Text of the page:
BY CHAYIM TAUBER
Phil Jackson, “The Zen Master” and owner of 13 championship rings (11 as a coach and 2 as a player for the New York Knicks) has returned to his basketball roots in New York, this time taking on a new role of team president.
Jackson’s arrival brings the promise of change for the Knicks faithful: better times, better basketball and better management. Will it be so? Or will Jackson fall into the same abyss of prior regimes?
For the 40 minutes that Phil Jackson took center-stage at Madison Square Garden this morning, there was not a flicker of doubt as to who was in control. Jackson was composed, he was witty, and he was smart. He left himself a couple of open “emergency exits” should things fall apart with the Knicks when he cited his medical issues (that need attention in LA) and his familial obligations (most of whom reside in LA) and of course, how much he misses the weather already; but the overall tone of the press conference was one of change.
The dawning of a new era as Jackson instantly assuaged fears that the media freeze-out by Dolan and his administration would continue saying that he’ll “be accessible” and will have a “good and long relationship” with the New York media.
Jackson addressed several topics ranging from Mike Woodson (“a very good coach having a very bad year”) to Carmelo Anthony about whom he’s made comments in the past. Jackson stated that Carmelo is very much a part of the Knicks plans moving forward and that he’s someone that Jackson could win with.
Jackson confirmed that his deal was for 5 years and that the autonomy promised him by owner James Dolan was crucial in his decision to accept the roll: “I wouldn’t be here if not for that.”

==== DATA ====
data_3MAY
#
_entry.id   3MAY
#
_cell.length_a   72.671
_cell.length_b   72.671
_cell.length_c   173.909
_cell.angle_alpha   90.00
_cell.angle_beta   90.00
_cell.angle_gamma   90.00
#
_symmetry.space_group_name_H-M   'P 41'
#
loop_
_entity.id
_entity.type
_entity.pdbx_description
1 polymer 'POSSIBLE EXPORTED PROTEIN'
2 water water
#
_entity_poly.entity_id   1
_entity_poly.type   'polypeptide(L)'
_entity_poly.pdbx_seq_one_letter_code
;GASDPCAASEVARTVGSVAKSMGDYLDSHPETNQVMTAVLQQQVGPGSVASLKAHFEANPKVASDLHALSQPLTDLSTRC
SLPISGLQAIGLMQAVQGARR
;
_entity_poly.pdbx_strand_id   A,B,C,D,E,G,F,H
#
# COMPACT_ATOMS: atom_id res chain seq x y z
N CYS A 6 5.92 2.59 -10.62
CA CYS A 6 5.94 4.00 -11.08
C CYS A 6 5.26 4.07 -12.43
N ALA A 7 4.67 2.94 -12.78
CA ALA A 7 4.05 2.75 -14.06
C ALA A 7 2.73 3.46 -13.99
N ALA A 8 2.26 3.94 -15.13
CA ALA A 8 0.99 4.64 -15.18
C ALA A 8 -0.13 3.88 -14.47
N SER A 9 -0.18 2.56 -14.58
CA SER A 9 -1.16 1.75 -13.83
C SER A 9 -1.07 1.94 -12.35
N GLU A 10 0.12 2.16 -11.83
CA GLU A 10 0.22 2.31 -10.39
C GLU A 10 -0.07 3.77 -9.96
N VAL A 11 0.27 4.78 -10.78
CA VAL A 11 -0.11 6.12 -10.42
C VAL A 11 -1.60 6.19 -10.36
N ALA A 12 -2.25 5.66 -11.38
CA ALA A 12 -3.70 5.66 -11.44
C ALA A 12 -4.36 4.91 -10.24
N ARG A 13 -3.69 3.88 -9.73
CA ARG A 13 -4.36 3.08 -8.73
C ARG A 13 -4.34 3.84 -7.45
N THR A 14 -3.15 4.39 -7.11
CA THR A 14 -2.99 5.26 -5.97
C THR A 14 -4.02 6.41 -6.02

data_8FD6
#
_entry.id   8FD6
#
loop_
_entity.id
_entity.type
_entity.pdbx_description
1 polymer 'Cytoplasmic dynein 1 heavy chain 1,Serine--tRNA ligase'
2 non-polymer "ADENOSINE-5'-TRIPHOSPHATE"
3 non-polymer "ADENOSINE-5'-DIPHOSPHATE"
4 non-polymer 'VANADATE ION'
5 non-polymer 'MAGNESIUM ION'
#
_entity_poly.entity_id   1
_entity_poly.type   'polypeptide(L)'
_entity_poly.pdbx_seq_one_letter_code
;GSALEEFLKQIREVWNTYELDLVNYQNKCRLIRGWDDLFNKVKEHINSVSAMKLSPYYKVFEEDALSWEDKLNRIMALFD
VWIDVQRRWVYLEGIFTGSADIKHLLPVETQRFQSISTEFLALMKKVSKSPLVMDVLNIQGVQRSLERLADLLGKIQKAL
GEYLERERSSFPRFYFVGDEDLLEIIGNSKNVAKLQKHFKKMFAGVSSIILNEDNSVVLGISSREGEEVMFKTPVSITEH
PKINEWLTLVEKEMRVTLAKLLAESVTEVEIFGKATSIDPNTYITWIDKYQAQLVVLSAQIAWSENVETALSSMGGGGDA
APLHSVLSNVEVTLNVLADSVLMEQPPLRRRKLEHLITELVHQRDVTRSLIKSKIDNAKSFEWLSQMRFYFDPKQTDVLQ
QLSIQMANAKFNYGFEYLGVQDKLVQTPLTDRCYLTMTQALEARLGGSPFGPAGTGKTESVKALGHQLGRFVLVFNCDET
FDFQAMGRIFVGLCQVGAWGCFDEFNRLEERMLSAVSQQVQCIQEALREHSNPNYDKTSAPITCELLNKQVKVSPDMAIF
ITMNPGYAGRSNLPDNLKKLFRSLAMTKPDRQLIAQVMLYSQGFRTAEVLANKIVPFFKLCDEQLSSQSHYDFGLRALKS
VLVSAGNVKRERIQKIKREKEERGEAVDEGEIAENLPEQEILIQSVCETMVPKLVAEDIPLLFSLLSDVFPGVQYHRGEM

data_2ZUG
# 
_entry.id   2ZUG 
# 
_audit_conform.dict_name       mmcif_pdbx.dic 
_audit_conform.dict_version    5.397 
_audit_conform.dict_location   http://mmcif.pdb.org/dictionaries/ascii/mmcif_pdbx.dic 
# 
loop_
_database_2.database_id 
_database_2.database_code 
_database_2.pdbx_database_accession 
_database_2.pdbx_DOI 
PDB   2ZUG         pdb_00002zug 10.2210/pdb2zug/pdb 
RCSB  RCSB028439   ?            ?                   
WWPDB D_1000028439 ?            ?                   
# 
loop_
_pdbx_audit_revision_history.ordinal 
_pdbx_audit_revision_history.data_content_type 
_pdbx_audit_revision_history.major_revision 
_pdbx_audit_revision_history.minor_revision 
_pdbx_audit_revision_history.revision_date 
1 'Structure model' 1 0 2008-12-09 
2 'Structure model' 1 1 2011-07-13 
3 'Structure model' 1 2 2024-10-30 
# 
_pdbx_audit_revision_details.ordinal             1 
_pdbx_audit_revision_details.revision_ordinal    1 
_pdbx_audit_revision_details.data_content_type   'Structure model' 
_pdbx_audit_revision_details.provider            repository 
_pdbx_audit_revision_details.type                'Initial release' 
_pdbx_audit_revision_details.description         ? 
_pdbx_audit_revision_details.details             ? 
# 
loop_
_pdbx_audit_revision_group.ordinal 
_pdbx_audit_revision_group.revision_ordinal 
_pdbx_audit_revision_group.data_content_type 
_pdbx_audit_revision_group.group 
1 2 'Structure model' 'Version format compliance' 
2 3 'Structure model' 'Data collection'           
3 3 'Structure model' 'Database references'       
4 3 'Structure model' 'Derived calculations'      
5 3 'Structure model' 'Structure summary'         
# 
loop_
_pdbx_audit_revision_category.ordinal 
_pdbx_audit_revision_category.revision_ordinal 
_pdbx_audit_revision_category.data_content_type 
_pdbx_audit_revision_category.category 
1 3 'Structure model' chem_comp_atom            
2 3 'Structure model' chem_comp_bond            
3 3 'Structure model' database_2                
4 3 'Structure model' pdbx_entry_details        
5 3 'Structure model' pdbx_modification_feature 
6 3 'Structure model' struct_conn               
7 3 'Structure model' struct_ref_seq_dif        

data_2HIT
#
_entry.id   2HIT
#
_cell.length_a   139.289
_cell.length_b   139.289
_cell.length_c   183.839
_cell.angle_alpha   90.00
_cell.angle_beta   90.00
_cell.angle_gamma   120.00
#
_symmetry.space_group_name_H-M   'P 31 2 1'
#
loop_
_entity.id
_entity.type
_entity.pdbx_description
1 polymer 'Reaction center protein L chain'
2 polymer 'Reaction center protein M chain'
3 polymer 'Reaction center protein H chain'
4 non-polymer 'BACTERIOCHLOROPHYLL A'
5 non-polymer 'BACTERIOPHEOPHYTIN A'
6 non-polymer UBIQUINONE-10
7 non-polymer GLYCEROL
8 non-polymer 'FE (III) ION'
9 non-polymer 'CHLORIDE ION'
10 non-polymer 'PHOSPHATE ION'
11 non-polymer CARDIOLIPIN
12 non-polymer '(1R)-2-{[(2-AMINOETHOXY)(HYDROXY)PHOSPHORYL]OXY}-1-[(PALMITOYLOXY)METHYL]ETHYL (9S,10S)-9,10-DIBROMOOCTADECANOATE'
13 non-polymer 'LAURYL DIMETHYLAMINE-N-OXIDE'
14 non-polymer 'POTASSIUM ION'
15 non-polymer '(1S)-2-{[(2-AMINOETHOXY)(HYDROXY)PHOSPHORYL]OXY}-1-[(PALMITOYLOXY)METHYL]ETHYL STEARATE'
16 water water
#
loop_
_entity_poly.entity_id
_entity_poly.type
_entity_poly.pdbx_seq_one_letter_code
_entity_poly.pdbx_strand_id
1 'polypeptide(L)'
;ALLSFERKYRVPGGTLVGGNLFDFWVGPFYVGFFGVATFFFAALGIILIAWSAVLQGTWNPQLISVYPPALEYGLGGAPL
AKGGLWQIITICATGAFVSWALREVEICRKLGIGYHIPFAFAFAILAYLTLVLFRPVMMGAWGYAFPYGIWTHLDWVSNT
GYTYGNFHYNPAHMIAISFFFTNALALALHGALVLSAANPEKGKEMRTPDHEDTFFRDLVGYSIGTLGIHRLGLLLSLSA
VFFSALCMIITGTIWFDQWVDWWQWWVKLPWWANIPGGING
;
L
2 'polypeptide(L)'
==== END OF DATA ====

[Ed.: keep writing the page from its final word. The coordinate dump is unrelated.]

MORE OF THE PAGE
Jackson doesn’t necessarily plan on implementing the vaunted triangle offense for which he’s most famous, but he does want there to be fluidity and teamwork. Ball movement, players cutting, crashing the glass and getting back defensively were all mentioned by Jackson as his version of what a basketball team should be doing and should look like.
“This is a franchise that developed an identity back in the ‘60s that was consistently playing team basketball for seven, eight years….The idea of developing a culture is an overwrought word in the NBA right now, but I think that’s the cache that brought me here,” Jackson said to the packed crowd.
Of course, in the past Jackson developed winning cultures as a head coach. Achieving this goal as a team president will be another matter entirely.
The most important takeaway from the press conference wasn’t said by Phil Jackson but rather, by Dolan. When asked if he was taking a step back and finally ceding control of the organization, Dolan chuckled and replied “willfully and gratefully.”
No words have ever sounded sweeter to Knicks fans who have vilified the owner for his habit of meddling in basketball affairs, to the extent that a rally/protest had been scheduled for tomorrow, March 19 outside of MSG to protest Dolan as an owner. Dolan went on to say that he is a businessman, not a basketball expert and that Jackson and GM Steve Mills were in fact the basketball experts.
All the right things were said. Everything Knicks fans could have wanted to see, they did.
Whether this is Dolan being on his best behavior while on his first date with the pretty girl he’d been courting or if this is actually the dawn of a new era is yet to be seen.
But that time has come. Dolan is no longer wooing Phil Jackson who in turn is no longer playing hard to get, while batting his lashes at the Lakers. The two are finally married – the hard part starts now.